Antipsychotics – especially the older drugs like Haldol and Thorazine – also exert deleterious effects on the body. Neurological side effects such as tremors, shaking and writhing of the extremities are common. Smacking of the lips and popping of the tongue are not rare. Some patients experience neuroleptic malignant syndrome, a sometimes fatal metabolic disorder.
The new generation of antipsychotics – Abilify, Seroquel, and others – are a distinct improvement: they provide a broader spectrum of efficacy, not just against schizophrenia, but against mood disorders as well, and fewer severe side effects. However, even these drugs are not entirely safe. Of course, defense lawyers strive to maximize the dangers, and minimize the benefits, of antipsychotic drugs … but then, as my grandfather liked to say to my father, “Don't call 'em lawyers; call 'em liars.”
A capital trial comprises two components. First is the innocence phase, during which the jury decides whether the defendant did or did not commit the crimes in question. Next, if found guilty, comes the penalty phase, in which the jury must decide whether the sentence shall be death or (in most states) life without possibility of parole. Persons who have been sentenced to death often linger on death row for ten or 15 years before the sentence is carried out – or, with increasing frequency of DNA testing and other forensic measures – before they are exonerated. They may be sane when they are convicted, but with the passage of years, they may become depressed, anxious, psychotic or otherwise too incompetent to be executed.
In 1974, a Florida man named Alvin Ford killed a cop in the course of a robbery. The available evidence shows that Ford was sane at the time of his crime, trial and sentencing. The jury's verdict was “death,” but after eight years on death row, Ford developed hallucinations and delusions that the Ku Klux Klan was after him and that he was Pope John Paul III, among other outré psychiatric symptoms. After exhausting all but one appeal, the defense succeeded in persuading the Supreme Court to hear the case. There was no precedent in American law. The court sought guidance in English common law, which forbids the execution of the insane. Sir Edward Cooke, writing in the 16th century, characterized the execution of the insane as a “miserable spectacle.” And a century later, the eminent jurist Sir William Blackstone deemed the practice “savage and inhuman.” The majority of the Supreme Court Justices agreed with these English jurists. Associate Justice Lewis Powell, in a concurring opinion, gave the court's verdict a spin that still prevails. If it sounds sadistic and retributive, one can only say that it is, for Powell wrote that, in order for a person to be competent for execution, he must understand the nature of his punishment and the reason why he is being punished. It almost seems more humane to execute a lunatic who believes he's coming back as a turtle than to make a sane man or woman tick off the days and years until his legally sanctioned murder.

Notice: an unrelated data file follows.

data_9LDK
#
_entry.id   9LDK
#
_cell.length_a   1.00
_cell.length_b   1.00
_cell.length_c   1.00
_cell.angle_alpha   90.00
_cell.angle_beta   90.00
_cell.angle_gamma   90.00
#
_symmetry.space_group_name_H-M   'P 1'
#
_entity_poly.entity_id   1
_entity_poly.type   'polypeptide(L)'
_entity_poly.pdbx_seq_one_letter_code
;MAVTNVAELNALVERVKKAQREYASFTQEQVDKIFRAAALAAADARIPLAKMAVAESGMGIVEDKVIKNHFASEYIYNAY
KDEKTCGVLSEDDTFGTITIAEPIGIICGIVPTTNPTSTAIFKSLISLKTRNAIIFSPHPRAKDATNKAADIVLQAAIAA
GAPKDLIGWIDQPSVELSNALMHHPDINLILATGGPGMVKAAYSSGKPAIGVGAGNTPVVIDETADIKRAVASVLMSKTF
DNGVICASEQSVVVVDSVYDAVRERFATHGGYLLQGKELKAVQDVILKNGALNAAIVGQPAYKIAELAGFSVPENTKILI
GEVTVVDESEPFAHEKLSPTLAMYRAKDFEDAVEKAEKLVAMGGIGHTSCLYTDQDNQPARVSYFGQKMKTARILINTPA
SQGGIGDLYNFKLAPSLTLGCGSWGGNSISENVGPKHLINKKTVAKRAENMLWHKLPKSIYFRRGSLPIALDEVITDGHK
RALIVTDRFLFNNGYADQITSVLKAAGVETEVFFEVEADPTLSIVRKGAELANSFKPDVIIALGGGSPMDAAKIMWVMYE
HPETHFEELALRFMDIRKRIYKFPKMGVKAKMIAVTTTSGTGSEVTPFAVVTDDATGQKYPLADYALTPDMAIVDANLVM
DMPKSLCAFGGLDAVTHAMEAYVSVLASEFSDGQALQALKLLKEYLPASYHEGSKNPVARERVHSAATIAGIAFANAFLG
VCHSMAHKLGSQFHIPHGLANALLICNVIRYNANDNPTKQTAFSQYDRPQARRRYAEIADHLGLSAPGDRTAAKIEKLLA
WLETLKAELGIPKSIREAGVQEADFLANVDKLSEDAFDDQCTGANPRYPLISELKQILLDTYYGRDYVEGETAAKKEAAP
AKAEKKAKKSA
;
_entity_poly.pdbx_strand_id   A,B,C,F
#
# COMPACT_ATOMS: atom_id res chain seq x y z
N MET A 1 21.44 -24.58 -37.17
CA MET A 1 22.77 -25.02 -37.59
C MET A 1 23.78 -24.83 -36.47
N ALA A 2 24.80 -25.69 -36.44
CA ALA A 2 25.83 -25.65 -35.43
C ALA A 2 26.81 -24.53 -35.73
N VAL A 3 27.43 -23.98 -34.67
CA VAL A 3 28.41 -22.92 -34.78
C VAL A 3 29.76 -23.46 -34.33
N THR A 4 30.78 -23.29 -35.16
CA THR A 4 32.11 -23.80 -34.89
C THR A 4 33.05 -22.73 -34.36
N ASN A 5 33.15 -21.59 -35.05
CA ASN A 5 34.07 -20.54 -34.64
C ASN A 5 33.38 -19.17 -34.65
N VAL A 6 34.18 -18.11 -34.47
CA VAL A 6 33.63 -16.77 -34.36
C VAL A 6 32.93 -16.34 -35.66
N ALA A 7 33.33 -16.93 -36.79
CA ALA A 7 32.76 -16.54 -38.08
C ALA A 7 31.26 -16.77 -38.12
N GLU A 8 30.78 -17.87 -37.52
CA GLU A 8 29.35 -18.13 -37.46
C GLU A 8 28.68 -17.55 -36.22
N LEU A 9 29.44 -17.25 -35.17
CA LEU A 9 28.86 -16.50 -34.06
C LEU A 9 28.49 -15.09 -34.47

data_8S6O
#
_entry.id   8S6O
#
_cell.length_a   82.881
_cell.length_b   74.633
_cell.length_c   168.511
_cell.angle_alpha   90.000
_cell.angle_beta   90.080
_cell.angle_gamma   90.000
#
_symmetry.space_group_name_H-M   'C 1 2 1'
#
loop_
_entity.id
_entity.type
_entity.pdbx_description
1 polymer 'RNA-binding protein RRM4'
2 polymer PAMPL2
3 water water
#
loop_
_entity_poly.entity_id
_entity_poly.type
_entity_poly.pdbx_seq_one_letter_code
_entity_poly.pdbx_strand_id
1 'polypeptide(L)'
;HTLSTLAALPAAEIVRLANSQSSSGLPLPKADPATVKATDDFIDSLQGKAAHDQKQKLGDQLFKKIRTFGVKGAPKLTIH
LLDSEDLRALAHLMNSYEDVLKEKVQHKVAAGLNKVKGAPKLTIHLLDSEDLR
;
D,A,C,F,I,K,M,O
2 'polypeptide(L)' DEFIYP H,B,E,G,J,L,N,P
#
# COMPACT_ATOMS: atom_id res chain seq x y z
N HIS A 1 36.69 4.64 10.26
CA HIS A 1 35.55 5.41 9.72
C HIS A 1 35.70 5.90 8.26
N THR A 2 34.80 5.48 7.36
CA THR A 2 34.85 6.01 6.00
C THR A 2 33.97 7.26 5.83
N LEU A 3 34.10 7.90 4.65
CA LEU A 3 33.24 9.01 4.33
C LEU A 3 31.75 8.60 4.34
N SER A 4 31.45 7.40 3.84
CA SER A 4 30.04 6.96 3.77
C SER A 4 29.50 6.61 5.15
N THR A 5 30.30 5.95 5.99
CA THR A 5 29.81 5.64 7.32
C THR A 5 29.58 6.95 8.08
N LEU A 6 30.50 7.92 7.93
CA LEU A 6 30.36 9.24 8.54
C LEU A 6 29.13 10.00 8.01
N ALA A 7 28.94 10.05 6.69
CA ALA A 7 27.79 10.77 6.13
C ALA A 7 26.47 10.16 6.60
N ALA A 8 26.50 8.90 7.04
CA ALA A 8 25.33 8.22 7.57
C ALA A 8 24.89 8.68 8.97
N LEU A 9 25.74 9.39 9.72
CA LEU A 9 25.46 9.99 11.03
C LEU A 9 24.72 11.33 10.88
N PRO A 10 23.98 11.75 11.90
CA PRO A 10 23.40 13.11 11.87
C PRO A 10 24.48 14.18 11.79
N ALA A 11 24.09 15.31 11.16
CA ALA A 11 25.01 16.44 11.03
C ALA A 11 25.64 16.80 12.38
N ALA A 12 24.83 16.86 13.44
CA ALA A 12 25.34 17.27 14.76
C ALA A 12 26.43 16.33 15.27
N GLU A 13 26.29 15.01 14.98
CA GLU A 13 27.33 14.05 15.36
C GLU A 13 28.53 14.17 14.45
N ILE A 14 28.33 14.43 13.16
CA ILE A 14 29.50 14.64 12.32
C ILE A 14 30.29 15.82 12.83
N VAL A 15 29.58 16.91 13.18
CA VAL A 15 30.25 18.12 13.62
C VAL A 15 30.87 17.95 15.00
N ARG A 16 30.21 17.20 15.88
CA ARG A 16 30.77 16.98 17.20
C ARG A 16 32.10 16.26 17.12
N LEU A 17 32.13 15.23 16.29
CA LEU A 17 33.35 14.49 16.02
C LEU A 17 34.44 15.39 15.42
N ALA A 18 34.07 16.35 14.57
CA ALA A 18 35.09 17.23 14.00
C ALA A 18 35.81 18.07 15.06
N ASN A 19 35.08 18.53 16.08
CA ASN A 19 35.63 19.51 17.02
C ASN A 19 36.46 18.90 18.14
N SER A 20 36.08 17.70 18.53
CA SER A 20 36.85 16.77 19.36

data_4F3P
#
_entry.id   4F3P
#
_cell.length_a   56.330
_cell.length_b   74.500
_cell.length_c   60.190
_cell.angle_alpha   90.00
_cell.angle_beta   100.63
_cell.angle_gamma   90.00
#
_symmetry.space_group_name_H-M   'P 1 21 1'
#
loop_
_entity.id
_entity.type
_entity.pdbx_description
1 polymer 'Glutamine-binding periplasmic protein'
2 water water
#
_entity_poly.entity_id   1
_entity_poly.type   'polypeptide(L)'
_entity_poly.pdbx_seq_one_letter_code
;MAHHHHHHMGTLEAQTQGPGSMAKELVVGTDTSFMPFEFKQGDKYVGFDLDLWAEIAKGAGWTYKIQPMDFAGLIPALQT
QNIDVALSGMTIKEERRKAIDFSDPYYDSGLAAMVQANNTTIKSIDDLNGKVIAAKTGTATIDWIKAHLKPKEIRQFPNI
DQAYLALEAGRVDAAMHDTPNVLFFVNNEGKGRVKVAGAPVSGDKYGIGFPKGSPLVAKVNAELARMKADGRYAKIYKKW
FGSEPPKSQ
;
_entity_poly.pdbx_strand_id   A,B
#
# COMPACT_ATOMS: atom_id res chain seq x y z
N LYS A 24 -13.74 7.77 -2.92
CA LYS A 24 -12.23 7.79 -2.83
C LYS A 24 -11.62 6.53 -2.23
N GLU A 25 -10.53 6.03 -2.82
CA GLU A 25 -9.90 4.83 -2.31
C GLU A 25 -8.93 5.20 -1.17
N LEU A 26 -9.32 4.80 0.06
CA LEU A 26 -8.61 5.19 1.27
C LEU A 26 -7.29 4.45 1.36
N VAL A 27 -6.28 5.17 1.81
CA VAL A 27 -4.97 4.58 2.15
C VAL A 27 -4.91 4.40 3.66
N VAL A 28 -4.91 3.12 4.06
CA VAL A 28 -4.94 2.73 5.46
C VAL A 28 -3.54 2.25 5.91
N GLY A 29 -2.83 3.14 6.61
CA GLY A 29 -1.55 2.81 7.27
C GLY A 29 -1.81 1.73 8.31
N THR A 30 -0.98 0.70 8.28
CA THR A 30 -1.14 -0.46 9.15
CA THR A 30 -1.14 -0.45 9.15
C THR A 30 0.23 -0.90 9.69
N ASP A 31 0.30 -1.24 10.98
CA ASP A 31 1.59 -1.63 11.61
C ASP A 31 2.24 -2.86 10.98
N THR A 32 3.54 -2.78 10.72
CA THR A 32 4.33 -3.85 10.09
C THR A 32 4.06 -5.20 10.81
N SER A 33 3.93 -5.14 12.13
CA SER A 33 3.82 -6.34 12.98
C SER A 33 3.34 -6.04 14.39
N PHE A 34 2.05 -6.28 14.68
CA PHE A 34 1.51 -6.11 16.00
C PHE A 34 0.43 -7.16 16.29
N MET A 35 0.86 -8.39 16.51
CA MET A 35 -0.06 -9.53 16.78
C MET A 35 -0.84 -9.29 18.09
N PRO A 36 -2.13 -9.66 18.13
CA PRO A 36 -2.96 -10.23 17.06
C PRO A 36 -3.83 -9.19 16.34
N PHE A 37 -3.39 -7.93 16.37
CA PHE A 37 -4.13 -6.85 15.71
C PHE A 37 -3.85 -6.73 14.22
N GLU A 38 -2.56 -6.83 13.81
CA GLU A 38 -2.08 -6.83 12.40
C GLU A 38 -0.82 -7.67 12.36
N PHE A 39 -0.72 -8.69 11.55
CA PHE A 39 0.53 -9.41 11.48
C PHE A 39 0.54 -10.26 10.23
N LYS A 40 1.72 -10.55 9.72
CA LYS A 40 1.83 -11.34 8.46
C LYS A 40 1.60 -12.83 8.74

But if a condemned man or woman – conceivably Laughner – deteriorated to the point where prison psychiatrists deemed him incompetent to be executed, could the prison authorities forcibly medicate him into a state of “synthetic sanity,” so that he would perhaps understand that he was going to be killed and the reason why? The supreme courts of two Southern states – Louisiana and South Carolina – deemed it contrary to their state constitutions to forcibly medicate a prisoner in order to prep him for execution. The United States Supreme Court has had two opportunities to address the issue, but all they did was touch up Powell's opinion to mean that the condemned person must have “rational understanding” of the reason why he or she is going to be killed.